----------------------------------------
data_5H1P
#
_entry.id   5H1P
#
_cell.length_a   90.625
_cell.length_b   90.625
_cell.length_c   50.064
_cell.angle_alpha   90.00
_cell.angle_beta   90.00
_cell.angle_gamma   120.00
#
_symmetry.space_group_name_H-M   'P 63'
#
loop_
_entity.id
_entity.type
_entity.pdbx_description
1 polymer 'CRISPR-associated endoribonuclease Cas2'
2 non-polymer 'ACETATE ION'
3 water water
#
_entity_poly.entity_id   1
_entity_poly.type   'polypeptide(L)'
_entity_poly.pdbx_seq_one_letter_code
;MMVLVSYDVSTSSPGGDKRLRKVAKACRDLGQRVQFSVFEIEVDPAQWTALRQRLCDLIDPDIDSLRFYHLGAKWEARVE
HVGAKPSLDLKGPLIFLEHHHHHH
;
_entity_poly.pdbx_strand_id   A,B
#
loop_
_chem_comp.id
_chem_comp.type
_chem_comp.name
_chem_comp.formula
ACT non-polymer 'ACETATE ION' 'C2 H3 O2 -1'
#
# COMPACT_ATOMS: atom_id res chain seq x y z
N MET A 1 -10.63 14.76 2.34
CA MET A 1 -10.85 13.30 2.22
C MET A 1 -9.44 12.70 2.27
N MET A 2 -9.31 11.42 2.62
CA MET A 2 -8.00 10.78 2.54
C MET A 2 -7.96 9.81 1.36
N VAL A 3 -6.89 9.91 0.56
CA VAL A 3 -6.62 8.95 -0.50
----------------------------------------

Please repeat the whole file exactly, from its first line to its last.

data_5H1P
#
_entry.id   5H1P
#
_cell.length_a   90.625
_cell.length_b   90.625
_cell.length_c   50.064
_cell.angle_alpha   90.00
_cell.angle_beta   90.00
_cell.angle_gamma   120.00
#
_symmetry.space_group_name_H-M   'P 63'
#
loop_
_entity.id
_entity.type
_entity.pdbx_description
1 polymer 'CRISPR-associated endoribonuclease Cas2'
2 non-polymer 'ACETATE ION'
3 water water
#
_entity_poly.entity_id   1
_entity_poly.type   'polypeptide(L)'
_entity_poly.pdbx_seq_one_letter_code
;MMVLVSYDVSTSSPGGDKRLRKVAKACRDLGQRVQFSVFEIEVDPAQWTALRQRLCDLIDPDIDSLRFYHLGAKWEARVE
HVGAKPSLDLKGPLIFLEHHHHHH
;
_entity_poly.pdbx_strand_id   A,B
#
loop_
_chem_comp.id
_chem_comp.type
_chem_comp.name
_chem_comp.formula
ACT non-polymer 'ACETATE ION' 'C2 H3 O2 -1'
#
# COMPACT_ATOMS: atom_id res chain seq x y z
N MET A 1 -10.63 14.76 2.34
CA MET A 1 -10.85 13.30 2.22
C MET A 1 -9.44 12.70 2.27
N MET A 2 -9.31 11.42 2.62
CA MET A 2 -8.00 10.78 2.54
C MET A 2 -7.96 9.81 1.36
N VAL A 3 -6.89 9.91 0.56
CA VAL A 3 -6.62 8.95 -0.50